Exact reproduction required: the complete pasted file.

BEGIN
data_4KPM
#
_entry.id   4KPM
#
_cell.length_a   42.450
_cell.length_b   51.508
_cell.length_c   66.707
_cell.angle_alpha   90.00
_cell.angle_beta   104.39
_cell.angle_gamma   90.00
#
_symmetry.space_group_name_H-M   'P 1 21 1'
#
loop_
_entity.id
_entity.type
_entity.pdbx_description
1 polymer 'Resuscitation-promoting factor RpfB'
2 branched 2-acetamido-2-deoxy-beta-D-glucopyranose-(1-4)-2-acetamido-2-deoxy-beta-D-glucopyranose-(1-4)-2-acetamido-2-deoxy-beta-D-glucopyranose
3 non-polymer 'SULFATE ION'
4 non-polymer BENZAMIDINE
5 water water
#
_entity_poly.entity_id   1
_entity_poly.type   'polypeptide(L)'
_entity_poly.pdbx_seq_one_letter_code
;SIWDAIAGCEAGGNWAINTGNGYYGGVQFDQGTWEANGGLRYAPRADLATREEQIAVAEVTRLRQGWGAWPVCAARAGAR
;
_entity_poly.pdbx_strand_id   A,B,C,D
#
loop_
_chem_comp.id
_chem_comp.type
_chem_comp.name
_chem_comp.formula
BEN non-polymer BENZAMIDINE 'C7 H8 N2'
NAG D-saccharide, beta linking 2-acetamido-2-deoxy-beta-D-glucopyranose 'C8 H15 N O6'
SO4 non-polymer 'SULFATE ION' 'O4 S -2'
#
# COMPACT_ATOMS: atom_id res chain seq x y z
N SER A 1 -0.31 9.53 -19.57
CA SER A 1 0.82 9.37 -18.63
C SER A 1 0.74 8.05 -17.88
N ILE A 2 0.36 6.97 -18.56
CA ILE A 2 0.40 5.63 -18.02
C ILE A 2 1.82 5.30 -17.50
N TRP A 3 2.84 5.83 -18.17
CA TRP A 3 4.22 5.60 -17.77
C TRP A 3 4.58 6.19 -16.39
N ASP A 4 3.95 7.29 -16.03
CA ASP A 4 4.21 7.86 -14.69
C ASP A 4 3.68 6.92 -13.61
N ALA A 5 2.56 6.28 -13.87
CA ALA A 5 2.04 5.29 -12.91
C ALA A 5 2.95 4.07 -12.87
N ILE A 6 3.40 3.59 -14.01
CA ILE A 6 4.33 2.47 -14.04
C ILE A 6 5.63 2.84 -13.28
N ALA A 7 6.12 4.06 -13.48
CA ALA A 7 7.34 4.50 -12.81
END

data_4KPM
#
_entry.id   4KPM
#
_cell.length_a   42.450
_cell.length_b   51.508
_cell.length_c   66.707
_cell.angle_alpha   90.00
_cell.angle_beta   104.39
_cell.angle_gamma   90.00
#
_symmetry.space_group_name_H-M   'P 1 21 1'
#
loop_
_entity.id
_entity.type
_entity.pdbx_description
1 polymer 'Resuscitation-promoting factor RpfB'
2 branched 2-acetamido-2-deoxy-beta-D-glucopyranose-(1-4)-2-acetamido-2-deoxy-beta-D-glucopyranose-(1-4)-2-acetamido-2-deoxy-beta-D-glucopyranose
3 non-polymer 'SULFATE ION'
4 non-polymer BENZAMIDINE
5 water water
#
_entity_poly.entity_id   1
_entity_poly.type   'polypeptide(L)'
_entity_poly.pdbx_seq_one_letter_code
;SIWDAIAGCEAGGNWAINTGNGYYGGVQFDQGTWEANGGLRYAPRADLATREEQIAVAEVTRLRQGWGAWPVCAARAGAR
;
_entity_poly.pdbx_strand_id   A,B,C,D
#
loop_
_chem_comp.id
_chem_comp.type
_chem_comp.name
_chem_comp.formula
BEN non-polymer BENZAMIDINE 'C7 H8 N2'
NAG D-saccharide, beta linking 2-acetamido-2-deoxy-beta-D-glucopyranose 'C8 H15 N O6'
SO4 non-polymer 'SULFATE ION' 'O4 S -2'
#
# COMPACT_ATOMS: atom_id res chain seq x y z
N SER A 1 -0.31 9.53 -19.57
CA SER A 1 0.82 9.37 -18.63
C SER A 1 0.74 8.05 -17.88
N ILE A 2 0.36 6.97 -18.56
CA ILE A 2 0.40 5.63 -18.02
C ILE A 2 1.82 5.30 -17.50
N TRP A 3 2.84 5.83 -18.17
CA TRP A 3 4.22 5.60 -17.77
C TRP A 3 4.58 6.19 -16.39
N ASP A 4 3.95 7.29 -16.03
CA ASP A 4 4.21 7.86 -14.69
C ASP A 4 3.68 6.92 -13.61
N ALA A 5 2.56 6.28 -13.87
CA ALA A 5 2.04 5.29 -12.91
C ALA A 5 2.95 4.07 -12.87
N ILE A 6 3.40 3.59 -14.01
CA ILE A 6 4.33 2.47 -14.04
C ILE A 6 5.63 2.84 -13.28
N ALA A 7 6.12 4.06 -13.48
CA ALA A 7 7.34 4.50 -12.81